phone books

Yellow Pages distributors will be required to ask businesses and residents if they would like a copy.

San Francisco could become the first city in the country to require distributors of the Yellow Pages to ask businesses and residents if they would like a copy of the hefty tome before leaving it on the doorstep, under new legislation introduced today.


Board of Supervisors President David Chiu introduced the legislation at Tuesday’s board meeting in what he says is an effort to reduce waste and neighborhood blight.

“The amount of natural resources used to create, distribute and dispose of the Yellow Page phone books is staggering,” Chiu said.

He said it is estimated that throughout the United States, up to 5 million trees each year are needed to make the books.

Under the proposed law, distributors of the phone book would have to get the approval of San Francisco residents and businesses by mail, phone, e-mail or in person upon delivery, according to Chiu’s office.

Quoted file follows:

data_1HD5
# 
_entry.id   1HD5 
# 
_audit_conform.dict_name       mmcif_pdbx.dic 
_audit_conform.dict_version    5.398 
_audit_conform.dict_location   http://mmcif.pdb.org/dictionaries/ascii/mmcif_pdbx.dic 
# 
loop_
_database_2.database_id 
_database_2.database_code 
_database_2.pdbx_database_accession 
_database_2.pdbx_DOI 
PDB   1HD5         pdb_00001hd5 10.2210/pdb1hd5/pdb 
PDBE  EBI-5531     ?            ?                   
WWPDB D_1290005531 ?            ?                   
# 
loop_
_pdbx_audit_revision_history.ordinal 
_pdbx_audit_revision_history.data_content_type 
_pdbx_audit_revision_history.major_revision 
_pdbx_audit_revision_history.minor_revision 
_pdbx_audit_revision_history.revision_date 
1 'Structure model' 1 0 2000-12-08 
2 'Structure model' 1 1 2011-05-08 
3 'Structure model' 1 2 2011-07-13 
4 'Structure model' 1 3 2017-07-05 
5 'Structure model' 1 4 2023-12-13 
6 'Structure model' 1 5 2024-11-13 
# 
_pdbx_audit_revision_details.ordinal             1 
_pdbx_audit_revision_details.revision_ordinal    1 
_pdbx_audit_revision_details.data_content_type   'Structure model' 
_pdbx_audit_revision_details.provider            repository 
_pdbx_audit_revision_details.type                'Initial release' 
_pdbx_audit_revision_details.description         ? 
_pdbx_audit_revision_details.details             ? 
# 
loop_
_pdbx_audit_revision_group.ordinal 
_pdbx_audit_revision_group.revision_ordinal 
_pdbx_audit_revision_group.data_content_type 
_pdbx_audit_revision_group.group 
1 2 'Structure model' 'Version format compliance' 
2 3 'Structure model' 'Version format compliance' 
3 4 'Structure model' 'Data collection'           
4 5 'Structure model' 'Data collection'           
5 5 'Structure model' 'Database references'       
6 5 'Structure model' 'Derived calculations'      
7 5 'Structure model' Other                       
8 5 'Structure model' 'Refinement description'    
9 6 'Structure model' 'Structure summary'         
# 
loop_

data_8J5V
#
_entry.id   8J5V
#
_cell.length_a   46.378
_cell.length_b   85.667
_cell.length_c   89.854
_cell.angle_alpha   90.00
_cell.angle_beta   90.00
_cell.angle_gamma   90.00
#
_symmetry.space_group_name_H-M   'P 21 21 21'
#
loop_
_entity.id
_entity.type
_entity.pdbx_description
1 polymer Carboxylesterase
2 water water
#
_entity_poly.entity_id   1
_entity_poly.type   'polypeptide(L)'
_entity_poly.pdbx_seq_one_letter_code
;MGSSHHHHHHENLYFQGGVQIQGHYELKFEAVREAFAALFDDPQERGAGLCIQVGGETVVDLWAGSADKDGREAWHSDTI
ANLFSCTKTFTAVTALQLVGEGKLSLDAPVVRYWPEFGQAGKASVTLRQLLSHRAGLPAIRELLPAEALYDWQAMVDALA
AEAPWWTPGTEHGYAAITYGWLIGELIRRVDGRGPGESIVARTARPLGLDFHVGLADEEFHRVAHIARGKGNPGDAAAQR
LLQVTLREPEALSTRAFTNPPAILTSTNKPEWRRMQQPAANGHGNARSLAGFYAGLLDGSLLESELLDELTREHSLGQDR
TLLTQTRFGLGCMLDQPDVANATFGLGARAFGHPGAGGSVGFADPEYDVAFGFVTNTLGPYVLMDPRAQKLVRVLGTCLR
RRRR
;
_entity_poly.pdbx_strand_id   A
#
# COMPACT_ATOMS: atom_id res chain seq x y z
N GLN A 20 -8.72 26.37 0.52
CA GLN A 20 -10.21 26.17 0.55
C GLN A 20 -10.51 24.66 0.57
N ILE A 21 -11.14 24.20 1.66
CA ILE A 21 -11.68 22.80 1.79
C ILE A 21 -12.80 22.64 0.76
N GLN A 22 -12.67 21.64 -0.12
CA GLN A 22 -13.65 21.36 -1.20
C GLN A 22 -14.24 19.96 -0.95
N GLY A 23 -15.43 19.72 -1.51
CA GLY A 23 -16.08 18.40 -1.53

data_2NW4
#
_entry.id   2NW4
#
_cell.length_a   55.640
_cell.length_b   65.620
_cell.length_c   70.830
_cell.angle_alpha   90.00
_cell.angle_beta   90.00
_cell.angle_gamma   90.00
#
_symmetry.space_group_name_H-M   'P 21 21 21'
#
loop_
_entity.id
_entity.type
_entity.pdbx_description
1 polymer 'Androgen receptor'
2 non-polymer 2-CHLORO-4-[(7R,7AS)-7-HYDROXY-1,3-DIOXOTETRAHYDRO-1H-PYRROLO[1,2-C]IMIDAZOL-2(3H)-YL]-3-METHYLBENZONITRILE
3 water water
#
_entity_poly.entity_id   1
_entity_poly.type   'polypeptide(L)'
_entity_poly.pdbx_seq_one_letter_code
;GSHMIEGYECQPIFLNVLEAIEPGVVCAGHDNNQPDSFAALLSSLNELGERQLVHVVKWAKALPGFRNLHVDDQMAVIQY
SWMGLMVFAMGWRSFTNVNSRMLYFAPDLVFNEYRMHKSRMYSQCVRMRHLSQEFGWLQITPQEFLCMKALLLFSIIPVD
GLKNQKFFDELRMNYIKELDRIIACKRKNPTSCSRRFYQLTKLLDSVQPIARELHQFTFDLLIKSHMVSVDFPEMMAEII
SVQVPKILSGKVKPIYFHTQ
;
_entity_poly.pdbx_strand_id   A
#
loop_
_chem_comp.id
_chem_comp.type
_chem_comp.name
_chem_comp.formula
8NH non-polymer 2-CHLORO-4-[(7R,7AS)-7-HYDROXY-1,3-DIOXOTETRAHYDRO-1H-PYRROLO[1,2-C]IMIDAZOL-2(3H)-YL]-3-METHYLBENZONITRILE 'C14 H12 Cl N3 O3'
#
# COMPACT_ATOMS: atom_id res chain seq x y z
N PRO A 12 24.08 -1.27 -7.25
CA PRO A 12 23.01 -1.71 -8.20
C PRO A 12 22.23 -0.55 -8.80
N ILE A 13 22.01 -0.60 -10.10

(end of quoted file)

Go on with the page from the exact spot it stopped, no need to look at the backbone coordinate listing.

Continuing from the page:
Chiu stressed that the proposed ordinance was not an absolute ban on the Yellow Pages, and that anyone who wants a copy would still be able to get one delivered. The public would also be able to pick up copies at certain businesses and distribution centers.

Chiu’s office estimates that more than 1.5 million copies of the Yellow Pages are distributed throughout San Francisco each year. The city has about 800,000 residents.

In addition to the environmental cost, “It also has a very real cost to San Franciscans,” Chiu said. He said residents and ratepayers pay more than $1 million each year to dispose of or recycle the Yellow Pages.   Chiu is anticipating a legal challenge.

“The industry obviously is trying to protect big money … but we strongly believe that (the proposed law) is constitutional,” Chiu said.

If passed, the law would establish a three-year pilot program beginning Oct. 1. It would be accompanied by a public outreach program by the city on the environmental costs of excessive Yellow Pages distribution.

Violations of the ordinance could result in initial fines of $100, rising to $500 for additional violations.

Via Mercury News